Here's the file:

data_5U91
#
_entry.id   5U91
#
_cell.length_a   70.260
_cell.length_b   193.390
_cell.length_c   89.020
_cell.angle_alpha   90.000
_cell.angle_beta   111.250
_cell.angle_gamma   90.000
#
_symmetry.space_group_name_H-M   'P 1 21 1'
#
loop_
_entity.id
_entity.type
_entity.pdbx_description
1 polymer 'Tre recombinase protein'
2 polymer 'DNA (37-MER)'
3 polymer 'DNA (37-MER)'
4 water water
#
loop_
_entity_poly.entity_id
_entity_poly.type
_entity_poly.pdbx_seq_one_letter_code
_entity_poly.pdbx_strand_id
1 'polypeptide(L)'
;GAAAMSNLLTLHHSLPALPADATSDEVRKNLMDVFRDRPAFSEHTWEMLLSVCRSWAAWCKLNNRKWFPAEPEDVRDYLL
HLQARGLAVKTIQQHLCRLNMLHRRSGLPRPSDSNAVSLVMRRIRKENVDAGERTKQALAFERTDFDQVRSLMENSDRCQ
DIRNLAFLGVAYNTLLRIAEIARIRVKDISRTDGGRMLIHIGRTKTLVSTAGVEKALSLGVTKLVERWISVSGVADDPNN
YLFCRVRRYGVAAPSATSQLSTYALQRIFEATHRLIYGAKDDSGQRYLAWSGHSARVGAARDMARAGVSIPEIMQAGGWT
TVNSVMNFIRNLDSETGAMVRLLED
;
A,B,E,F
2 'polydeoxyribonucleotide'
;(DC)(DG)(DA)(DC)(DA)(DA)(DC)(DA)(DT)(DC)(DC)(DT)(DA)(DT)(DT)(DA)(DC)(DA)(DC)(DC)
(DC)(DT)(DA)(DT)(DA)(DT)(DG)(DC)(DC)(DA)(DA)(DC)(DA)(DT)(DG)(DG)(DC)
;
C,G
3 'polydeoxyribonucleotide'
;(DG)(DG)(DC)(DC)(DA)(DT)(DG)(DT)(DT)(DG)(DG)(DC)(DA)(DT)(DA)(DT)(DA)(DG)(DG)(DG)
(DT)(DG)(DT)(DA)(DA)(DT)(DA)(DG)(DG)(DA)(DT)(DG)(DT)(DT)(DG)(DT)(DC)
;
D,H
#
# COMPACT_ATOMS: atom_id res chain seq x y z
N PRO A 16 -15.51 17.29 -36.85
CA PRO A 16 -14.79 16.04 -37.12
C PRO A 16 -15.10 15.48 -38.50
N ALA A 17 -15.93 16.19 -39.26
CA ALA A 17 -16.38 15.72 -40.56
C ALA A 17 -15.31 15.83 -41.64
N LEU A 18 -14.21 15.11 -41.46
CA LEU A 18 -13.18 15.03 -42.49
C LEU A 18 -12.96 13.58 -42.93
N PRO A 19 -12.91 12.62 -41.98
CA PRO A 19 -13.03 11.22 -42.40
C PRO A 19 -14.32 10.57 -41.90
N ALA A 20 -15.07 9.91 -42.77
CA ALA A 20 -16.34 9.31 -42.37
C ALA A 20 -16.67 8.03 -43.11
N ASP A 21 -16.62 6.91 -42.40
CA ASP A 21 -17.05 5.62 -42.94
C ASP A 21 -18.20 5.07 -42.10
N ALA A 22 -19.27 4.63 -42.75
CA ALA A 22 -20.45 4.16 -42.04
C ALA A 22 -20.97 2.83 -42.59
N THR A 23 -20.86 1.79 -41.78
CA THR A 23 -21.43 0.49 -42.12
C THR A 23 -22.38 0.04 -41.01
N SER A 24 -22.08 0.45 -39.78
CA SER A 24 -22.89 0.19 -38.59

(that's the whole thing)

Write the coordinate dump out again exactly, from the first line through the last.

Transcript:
data_5U91
#
_entry.id   5U91
#
_cell.length_a   70.260
_cell.length_b   193.390
_cell.length_c   89.020
_cell.angle_alpha   90.000
_cell.angle_beta   111.250
_cell.angle_gamma   90.000
#
_symmetry.space_group_name_H-M   'P 1 21 1'
#
loop_
_entity.id
_entity.type
_entity.pdbx_description
1 polymer 'Tre recombinase protein'
2 polymer 'DNA (37-MER)'
3 polymer 'DNA (37-MER)'
4 water water
#
loop_
_entity_poly.entity_id
_entity_poly.type
_entity_poly.pdbx_seq_one_letter_code
_entity_poly.pdbx_strand_id
1 'polypeptide(L)'
;GAAAMSNLLTLHHSLPALPADATSDEVRKNLMDVFRDRPAFSEHTWEMLLSVCRSWAAWCKLNNRKWFPAEPEDVRDYLL
HLQARGLAVKTIQQHLCRLNMLHRRSGLPRPSDSNAVSLVMRRIRKENVDAGERTKQALAFERTDFDQVRSLMENSDRCQ
DIRNLAFLGVAYNTLLRIAEIARIRVKDISRTDGGRMLIHIGRTKTLVSTAGVEKALSLGVTKLVERWISVSGVADDPNN
YLFCRVRRYGVAAPSATSQLSTYALQRIFEATHRLIYGAKDDSGQRYLAWSGHSARVGAARDMARAGVSIPEIMQAGGWT
TVNSVMNFIRNLDSETGAMVRLLED
;
A,B,E,F
2 'polydeoxyribonucleotide'
;(DC)(DG)(DA)(DC)(DA)(DA)(DC)(DA)(DT)(DC)(DC)(DT)(DA)(DT)(DT)(DA)(DC)(DA)(DC)(DC)
(DC)(DT)(DA)(DT)(DA)(DT)(DG)(DC)(DC)(DA)(DA)(DC)(DA)(DT)(DG)(DG)(DC)
;
C,G
3 'polydeoxyribonucleotide'
;(DG)(DG)(DC)(DC)(DA)(DT)(DG)(DT)(DT)(DG)(DG)(DC)(DA)(DT)(DA)(DT)(DA)(DG)(DG)(DG)
(DT)(DG)(DT)(DA)(DA)(DT)(DA)(DG)(DG)(DA)(DT)(DG)(DT)(DT)(DG)(DT)(DC)
;
D,H
#
# COMPACT_ATOMS: atom_id res chain seq x y z
N PRO A 16 -15.51 17.29 -36.85
CA PRO A 16 -14.79 16.04 -37.12
C PRO A 16 -15.10 15.48 -38.50
N ALA A 17 -15.93 16.19 -39.26
CA ALA A 17 -16.38 15.72 -40.56
C ALA A 17 -15.31 15.83 -41.64
N LEU A 18 -14.21 15.11 -41.46
CA LEU A 18 -13.18 15.03 -42.49
C LEU A 18 -12.96 13.58 -42.93
N PRO A 19 -12.91 12.62 -41.98
CA PRO A 19 -13.03 11.22 -42.40
C PRO A 19 -14.32 10.57 -41.90
N ALA A 20 -15.07 9.91 -42.77
CA ALA A 20 -16.34 9.31 -42.37
C ALA A 20 -16.67 8.03 -43.11
N ASP A 21 -16.62 6.91 -42.40
CA ASP A 21 -17.05 5.62 -42.94
C ASP A 21 -18.20 5.07 -42.10
N ALA A 22 -19.27 4.63 -42.75
CA ALA A 22 -20.45 4.16 -42.04
C ALA A 22 -20.97 2.83 -42.59
N THR A 23 -20.86 1.79 -41.78
CA THR A 23 -21.43 0.49 -42.12
C THR A 23 -22.38 0.04 -41.01
N SER A 24 -22.08 0.45 -39.78
CA SER A 24 -22.89 0.19 -38.59